Welcome to the first installment of Amateur vs. Expert, a new column wherein noted anime layperson Nick Robinson (Babylonian) squares off against anime savant Kristoffer Remmell (FoxxFireArt). The goal? To take our two columns, Anime Amateur and Anime Examiner, and combine them for your reading pleasure. Let's get started!
I've seen some criticism that this series is such a direct adaptation of the original game. I hear where they're coming from, but I push against that idea. If they had done a sequel, you would of had to play through this large game to understand the character relationships. That's expecting far too much. I feel that the narrative behind this story is strong enough as a mystery to stand on it's own. That's not going to make for a quicker pace, but a satisfying experience. This is also great for viewers that wanted to enjoy the story without hours of dungeon crawling. This series will have to make cuts, but a twenty-five episode run is going to be a lot of time to tell a story.
Getting our initial look at the first humanized Shadow and the confrontation that follows oddly enough reminds me of some of the issues we covered in my Psych Class. The Shadows are the embodiment of the character's Id, taunting a person with their dark desires. Narukami is playing the role of the emotionally removed logic to Yosuke. He calms Yosuke down to tell him that the outcome wasn't important as long as his feelings were true. It's only when we accept our dark half do we complete our 'Persona'. This episode seems to mimic tying the same themes of mixing the real world events with the fantastic. That's my interpretation.
I'm curious about one thing, Nick. As a person who isn't as deep into anime or the Japanese language, have you caught any significance behind the name Yu Narukami? I have a theory, but it took me a second to catch something.
Yeah, like you, I'm beginning to adjust to how direct of an adaptation this really is. While I'm not convinced that making a 1:1 recreation of the game is the most interesting route they could've gone, it's hard to deny that they've nailed what they set out to do. Great example: their stunning commitment to recreating environments from the game. The shadow world liquor store, the street-level view of Junes, the floodplains: they're all exactly as I remember them. Nailed it!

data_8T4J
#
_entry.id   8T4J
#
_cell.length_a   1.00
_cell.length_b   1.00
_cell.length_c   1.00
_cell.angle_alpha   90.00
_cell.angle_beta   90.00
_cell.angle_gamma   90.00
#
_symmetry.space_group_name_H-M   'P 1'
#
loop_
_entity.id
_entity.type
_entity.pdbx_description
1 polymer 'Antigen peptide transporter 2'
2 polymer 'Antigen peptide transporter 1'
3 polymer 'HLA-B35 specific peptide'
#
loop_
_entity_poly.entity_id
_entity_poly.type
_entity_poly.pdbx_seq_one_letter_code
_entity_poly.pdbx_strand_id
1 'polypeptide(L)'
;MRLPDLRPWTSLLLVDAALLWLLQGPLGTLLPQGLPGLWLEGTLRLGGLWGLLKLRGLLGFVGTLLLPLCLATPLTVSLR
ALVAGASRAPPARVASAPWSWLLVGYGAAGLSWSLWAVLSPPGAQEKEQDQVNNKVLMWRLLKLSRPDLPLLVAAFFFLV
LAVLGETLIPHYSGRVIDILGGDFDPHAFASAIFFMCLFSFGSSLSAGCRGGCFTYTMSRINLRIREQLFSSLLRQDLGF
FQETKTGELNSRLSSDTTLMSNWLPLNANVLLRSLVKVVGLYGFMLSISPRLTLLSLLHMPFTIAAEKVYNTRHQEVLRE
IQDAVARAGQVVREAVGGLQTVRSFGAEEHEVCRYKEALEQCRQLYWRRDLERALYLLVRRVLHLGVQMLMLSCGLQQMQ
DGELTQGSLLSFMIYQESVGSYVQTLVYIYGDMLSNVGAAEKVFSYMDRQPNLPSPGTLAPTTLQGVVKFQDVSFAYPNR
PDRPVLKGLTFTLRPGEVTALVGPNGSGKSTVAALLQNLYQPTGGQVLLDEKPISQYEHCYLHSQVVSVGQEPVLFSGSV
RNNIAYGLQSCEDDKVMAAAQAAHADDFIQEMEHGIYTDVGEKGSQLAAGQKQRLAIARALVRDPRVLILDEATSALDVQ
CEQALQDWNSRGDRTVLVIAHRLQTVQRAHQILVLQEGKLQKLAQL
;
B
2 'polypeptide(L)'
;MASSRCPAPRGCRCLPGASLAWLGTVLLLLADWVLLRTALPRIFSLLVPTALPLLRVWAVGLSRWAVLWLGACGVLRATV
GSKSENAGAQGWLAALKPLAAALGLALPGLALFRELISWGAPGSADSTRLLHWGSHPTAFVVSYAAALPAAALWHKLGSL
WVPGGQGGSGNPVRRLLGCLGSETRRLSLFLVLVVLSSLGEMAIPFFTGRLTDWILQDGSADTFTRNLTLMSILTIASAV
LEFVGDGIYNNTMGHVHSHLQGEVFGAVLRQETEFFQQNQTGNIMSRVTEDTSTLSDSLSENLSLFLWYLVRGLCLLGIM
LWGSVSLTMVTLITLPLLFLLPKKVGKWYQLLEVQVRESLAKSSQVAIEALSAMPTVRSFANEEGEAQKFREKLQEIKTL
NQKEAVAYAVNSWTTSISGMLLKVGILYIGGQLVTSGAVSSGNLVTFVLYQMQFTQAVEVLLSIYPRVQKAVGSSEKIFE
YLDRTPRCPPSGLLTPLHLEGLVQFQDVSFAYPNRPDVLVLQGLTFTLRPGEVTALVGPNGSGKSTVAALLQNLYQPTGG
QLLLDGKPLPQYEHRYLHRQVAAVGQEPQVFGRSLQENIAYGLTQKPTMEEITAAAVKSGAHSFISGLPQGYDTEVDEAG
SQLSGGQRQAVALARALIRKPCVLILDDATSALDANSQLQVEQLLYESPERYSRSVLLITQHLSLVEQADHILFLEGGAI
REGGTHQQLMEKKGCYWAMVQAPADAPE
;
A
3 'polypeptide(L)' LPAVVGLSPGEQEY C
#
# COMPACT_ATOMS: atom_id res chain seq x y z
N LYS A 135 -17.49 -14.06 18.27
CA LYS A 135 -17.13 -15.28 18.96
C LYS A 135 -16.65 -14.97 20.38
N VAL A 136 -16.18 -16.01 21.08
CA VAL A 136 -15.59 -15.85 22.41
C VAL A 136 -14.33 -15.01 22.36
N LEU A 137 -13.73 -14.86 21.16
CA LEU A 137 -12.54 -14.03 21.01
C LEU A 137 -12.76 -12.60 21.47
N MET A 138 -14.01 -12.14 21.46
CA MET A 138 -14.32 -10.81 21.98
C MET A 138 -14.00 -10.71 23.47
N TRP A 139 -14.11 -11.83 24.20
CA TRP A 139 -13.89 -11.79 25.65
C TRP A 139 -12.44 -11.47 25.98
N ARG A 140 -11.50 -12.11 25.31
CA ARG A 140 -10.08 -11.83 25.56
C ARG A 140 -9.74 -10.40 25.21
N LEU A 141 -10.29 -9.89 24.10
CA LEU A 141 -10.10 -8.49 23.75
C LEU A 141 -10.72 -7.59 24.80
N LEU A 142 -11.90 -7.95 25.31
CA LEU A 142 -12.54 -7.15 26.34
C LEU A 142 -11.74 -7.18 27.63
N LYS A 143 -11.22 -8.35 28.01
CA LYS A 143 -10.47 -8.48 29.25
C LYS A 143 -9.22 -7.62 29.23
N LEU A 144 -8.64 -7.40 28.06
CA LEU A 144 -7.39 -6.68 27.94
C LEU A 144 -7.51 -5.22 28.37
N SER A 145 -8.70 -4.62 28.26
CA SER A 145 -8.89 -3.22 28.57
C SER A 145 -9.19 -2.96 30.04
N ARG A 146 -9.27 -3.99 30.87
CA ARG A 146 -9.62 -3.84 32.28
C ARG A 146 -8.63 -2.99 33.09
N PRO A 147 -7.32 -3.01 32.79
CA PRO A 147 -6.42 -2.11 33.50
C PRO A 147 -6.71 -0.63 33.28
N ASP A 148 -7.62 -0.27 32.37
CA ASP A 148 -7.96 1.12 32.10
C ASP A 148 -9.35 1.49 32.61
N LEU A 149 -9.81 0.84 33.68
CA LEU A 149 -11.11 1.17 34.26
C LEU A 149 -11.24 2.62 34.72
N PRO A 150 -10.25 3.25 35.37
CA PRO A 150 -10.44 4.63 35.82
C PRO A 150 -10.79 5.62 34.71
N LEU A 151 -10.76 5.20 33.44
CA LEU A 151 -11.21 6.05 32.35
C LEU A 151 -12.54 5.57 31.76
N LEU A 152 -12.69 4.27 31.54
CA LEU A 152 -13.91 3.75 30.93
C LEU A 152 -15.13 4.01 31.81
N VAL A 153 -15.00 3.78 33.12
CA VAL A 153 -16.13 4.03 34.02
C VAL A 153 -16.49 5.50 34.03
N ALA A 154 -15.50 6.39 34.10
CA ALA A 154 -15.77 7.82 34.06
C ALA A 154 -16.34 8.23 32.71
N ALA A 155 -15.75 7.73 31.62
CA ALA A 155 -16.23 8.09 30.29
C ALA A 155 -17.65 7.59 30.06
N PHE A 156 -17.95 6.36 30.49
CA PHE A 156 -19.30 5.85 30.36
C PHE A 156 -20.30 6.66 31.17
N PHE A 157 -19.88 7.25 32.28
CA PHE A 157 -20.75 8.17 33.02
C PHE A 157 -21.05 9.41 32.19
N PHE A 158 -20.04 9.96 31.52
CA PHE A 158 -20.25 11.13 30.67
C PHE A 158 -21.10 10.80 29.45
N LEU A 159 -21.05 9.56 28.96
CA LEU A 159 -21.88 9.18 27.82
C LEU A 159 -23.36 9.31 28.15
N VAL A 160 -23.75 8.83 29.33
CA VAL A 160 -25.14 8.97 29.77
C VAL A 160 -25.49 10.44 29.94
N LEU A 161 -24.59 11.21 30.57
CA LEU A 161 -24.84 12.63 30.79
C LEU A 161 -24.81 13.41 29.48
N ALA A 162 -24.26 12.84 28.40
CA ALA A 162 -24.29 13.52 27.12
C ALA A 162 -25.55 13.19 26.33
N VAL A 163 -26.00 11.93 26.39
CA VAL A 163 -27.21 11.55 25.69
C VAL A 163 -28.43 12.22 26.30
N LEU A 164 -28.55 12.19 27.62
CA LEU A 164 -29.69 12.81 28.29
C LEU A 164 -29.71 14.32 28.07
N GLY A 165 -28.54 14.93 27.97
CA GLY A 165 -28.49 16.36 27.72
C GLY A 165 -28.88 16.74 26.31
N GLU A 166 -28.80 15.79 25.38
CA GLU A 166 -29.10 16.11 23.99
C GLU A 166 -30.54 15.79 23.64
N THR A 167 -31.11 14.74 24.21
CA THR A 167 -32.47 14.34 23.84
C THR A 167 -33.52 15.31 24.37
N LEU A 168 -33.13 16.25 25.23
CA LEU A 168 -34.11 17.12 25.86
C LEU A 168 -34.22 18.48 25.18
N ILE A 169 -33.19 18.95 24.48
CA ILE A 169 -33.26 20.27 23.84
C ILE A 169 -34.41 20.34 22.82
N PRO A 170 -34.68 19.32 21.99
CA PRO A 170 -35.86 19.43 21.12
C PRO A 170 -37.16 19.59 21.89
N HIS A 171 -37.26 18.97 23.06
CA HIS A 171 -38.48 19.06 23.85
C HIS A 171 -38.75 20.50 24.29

That interpretation of Yosuke's encounter with his Shadow sounds pretty on-point to me. I actually really liked that whole scene - I think this show has suffered a bit from shoehorning these characters into stereotypical anime archetypes, but that bit was the first time the show did anything interesting with a member of the group. Up until the end of this episode, it felt like Yosuke had been reduced to this embarrassing, anime-trope-y cartoon character who's never not peeing, but seeing him acknowledge that he tries way too hard kinda makes up for that. Kind of. I guess it has me feeling surprised the same way I was surprised when the game started tackling heavier subjects.
Oh, also: this is the first episode that we've been able to see the show's full opening, which I absolutely love. All the static and artifacting and weird computery digitalness - I thought it was great! Those responsible for this show has a fantastic sense of cool. What'd you think of it?
And what's your observation about Yu's name? Is there some elaborate Japanese pun I'm missing?
Time wise, I don't expect a 1:1 ratio, but close to a 75% scaling. This isn't the Evangelion Rebuild Project. The strength in a murder mystery is found in it's early story foreshadowing. I'm completely with you on the environments. When this was a game we were stuck with one static viewpoint of everything. Now, it's dynamic and so much detail. They took the setting of a liquor store, and they made it dark and foreboding. That's why I say this show will look amazing on Blu-ray. We're seeing that more and more out of anime series.